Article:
Valley Torah basketball coach linked to CSUN sanctions
An investigation into academic fraud and the Cal State Northridge (CSUN) men’s basketball team could involve the current head boys basketball coach at Valley Torah High School in Valley Village.
A Dec. 7 report published by the National Collegiate Athletic Association (NCAA) revealed that a former director of basketball operations’ computer was used to complete 125 hours of online coursework for 10 players. The NCAA did not name the staffer, but a Dec. 7 story in the Los Angeles Times indicated that an investigation by the paper found that it was Lior Schwartzberg, who coaches at Valley Torah and is a former CSUN director of basketball operations. He was placed on administrative leave on Oct. 28, 2014, CSUN told the NCAA.
The NCAA’s report said the unnamed staffer at the center of the controversy had “no explanation” for evidence that showed logins on several players’ accounts and submissions of assignments and quizzes from a computer with an IP address from his parents’ house more than 70 miles from campus. The metadata review of the staffer’s computer actions involving players’ academic accounts detailed in the report is from a period beginning in the fall of 2013 and ending in the fall of 2014.
According to the NCAA’s report, the staffer appeared at a hearing in front of an NCAA investigative panel and said “that the previous director of athletics and previous head men’s basketball coach told him to monitor student-athletes’ academics because the institution was concerned about its academic progress rate.” He went on to say that he only monitored the students’ progress and denied any wrongdoing.
When reached by text message, Schwartzberg told the Journal that his legal counsel has instructed him to not make any statements. He did not indicate who was representing him legally.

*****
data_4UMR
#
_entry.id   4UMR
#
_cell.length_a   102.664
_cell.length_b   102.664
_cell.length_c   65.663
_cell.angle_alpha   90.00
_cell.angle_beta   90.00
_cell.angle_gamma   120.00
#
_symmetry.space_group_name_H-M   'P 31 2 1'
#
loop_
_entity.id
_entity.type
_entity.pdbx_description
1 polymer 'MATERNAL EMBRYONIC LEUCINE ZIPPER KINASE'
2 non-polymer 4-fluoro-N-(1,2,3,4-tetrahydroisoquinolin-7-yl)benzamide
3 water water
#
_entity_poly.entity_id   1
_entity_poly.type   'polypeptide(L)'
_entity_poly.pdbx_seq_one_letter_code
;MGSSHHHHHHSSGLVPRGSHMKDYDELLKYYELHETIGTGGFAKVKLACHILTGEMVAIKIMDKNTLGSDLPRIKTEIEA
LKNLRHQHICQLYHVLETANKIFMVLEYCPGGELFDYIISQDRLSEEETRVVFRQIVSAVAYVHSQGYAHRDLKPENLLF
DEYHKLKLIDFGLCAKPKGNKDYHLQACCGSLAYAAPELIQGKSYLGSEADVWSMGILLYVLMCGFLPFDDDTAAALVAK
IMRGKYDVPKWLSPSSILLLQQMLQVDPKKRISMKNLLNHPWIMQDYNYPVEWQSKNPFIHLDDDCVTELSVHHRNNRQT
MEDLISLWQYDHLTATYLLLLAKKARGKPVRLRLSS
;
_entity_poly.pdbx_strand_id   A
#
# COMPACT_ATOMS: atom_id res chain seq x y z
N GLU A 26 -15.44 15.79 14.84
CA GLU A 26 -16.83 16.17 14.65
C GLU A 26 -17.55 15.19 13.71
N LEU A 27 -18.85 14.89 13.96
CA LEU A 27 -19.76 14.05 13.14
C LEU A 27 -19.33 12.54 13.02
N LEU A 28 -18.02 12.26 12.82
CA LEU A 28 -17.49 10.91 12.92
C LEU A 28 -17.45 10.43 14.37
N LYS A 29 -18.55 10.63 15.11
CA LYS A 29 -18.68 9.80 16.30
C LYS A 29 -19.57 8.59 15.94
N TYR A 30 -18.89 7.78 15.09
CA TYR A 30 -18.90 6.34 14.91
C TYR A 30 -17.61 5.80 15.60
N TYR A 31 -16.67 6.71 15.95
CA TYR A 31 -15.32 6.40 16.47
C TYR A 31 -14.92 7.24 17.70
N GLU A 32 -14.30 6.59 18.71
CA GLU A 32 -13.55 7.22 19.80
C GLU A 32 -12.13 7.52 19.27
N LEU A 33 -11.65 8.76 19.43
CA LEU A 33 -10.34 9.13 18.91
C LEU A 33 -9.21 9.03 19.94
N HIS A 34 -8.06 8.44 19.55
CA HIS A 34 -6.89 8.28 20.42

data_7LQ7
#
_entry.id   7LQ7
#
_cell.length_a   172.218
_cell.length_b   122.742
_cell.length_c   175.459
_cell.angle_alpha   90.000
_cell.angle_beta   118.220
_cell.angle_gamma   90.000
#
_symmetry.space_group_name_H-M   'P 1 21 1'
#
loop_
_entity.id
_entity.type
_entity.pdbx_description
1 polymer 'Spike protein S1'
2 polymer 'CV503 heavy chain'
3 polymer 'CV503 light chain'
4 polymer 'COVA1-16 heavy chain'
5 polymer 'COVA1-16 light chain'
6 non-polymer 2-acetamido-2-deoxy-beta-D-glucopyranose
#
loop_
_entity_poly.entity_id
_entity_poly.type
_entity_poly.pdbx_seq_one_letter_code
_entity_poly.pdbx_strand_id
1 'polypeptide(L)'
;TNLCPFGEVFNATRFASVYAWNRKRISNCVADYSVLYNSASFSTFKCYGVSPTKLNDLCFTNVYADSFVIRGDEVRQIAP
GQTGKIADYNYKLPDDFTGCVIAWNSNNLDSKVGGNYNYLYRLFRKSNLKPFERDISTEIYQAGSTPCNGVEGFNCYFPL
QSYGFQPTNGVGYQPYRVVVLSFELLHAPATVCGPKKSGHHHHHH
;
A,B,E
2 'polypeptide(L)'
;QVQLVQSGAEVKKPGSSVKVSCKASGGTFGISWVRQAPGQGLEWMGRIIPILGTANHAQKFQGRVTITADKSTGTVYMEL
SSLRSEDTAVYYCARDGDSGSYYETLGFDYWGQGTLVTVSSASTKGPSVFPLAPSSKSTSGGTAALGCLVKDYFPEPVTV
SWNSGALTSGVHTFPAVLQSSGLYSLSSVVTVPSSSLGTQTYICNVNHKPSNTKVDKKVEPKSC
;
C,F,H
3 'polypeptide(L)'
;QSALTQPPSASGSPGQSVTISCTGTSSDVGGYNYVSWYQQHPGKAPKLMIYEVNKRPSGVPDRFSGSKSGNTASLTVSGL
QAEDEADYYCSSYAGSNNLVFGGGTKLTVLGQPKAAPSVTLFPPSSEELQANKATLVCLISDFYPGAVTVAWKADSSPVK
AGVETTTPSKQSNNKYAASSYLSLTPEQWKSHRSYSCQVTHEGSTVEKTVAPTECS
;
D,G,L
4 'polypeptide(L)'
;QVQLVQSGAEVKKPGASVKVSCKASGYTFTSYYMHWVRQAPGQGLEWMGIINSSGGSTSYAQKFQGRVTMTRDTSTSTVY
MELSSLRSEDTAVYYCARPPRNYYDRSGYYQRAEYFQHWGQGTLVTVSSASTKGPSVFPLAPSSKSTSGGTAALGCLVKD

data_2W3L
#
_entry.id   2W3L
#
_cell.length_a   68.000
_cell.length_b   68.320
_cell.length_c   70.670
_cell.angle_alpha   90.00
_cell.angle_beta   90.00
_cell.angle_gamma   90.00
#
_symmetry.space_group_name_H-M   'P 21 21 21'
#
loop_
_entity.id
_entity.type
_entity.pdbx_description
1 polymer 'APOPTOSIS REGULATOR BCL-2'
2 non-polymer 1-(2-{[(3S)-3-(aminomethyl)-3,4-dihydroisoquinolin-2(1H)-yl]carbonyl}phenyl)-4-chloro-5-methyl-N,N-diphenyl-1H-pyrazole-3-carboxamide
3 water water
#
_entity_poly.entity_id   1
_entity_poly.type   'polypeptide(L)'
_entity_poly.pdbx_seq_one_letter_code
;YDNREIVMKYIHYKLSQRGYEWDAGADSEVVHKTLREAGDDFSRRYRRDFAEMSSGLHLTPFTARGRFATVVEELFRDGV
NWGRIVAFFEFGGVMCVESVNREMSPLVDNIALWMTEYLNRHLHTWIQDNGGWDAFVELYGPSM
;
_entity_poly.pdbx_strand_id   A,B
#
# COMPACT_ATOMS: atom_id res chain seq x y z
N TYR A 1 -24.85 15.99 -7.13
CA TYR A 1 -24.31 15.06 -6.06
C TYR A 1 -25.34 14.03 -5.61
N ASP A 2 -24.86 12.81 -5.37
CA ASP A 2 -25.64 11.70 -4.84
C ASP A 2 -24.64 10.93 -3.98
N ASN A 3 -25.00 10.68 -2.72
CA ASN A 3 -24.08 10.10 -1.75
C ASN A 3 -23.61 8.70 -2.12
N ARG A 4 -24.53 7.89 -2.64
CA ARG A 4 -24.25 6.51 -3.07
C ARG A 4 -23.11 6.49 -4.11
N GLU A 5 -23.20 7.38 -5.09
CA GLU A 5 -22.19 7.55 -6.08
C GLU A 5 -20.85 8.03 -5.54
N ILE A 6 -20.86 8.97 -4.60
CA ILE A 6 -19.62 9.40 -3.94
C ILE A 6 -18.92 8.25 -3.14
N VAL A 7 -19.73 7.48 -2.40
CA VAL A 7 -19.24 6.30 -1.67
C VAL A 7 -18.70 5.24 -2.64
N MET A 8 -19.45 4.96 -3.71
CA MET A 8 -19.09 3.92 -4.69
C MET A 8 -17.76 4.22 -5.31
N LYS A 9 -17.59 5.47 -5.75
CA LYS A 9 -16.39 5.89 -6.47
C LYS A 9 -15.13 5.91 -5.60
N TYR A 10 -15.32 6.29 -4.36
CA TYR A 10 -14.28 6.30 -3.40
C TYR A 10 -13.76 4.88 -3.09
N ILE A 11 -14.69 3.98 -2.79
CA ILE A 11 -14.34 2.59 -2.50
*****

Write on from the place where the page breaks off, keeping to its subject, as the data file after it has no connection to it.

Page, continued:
Schwartzberg told the Times in a text message: “I deeply disagree with the decision and many of its facts.”
Schwartzberg is a 2008 graduate of UCLA, where he majored in philosophy and minored in Hebrew and Jewish studies and served as a scout team player for UCLA’s women’s basketball program. His coaching history includes a five-year stint as a varsity assistant — three years at Brentwood School and two years at Capistrano Valley High School in Mission Viejo. He also was a video coordinator on the UC Irvine coaching staff before CSUN hired him as director of basketball operations before the 2009-2010 season.
In the fall of 2014, several student-athlete mentors and staffers raised issues with the classwork of some players, according to the 26-page NCAA report. The mentors and staffers determined players had no knowledge of coursework that had been submitted by players. The grades for online classes were “significantly higher” than grades for in-person classes. The NCAA claimed the staffer did the work for them.
CSUN then began an internal inquiry, hired attorney Carl Botterud to oversee an independent investigation and apprised the NCAA of possible violations. That resulted in CSUN implementing a self-imposed one-year postseason ban that was upheld by the NCAA.
“I am proud of the way the university, Matador Athletics and the Men’s Basketball program faced these violations aggressively, without hesitation and showed our values in action,” CSUN Director of Intercollegiate Athletics Brandon Martin said in a Dec. 7 statement.
The NCAA mentioned that CSUN had taken curative action, such as replacing its compliance director, forming a body of 10 faculty members to supervise academics for the athletic department, and allowing student-athletes only one online class per term.
Still, there were penalties levied by collegiate athletics’ governing body against the CSUN men’s basketball program. These include three years of probation, a one-year postseason ban and vacating wins from games involving the players. The NCAA, as outlined in its report, also issued a five-year show-cause order against the unnamed staffer in the report, which would make it difficult to get another job with any NCAA school.
This isn’t the first time CSUN athletics have faced allegations of academic misconduct. The NCAA penalized CSUN in 2004 when the men’s basketball program self-reported that an assistant coach oversaw two other assistant coaches changing the transcripts of a player to keep him academically eligible to play.
During the 2011-2012 season, CSUN scored poorly on the annual Academic Progress Rate report, which counts the number of student-athletes who stay in school and are academically eligible over a four-year period. The subpar score resulted in a ban from postseason play that season.
Schwartzberg joined Valley Torah in 2015. When reached by the Journal, officials at the school declined to comment on the coach.
Brad Turell, whose son Ryan is a standout player for Schwartzberg at Valley Torah, continued to support the coach. He issued the following statement on behalf of his family: “Ever since we met [Schwartzberg], his conduct and performance have been exemplary. He is a great coach, tireless worker, extremely well-organized, conscientious, and a pleasure to be around.”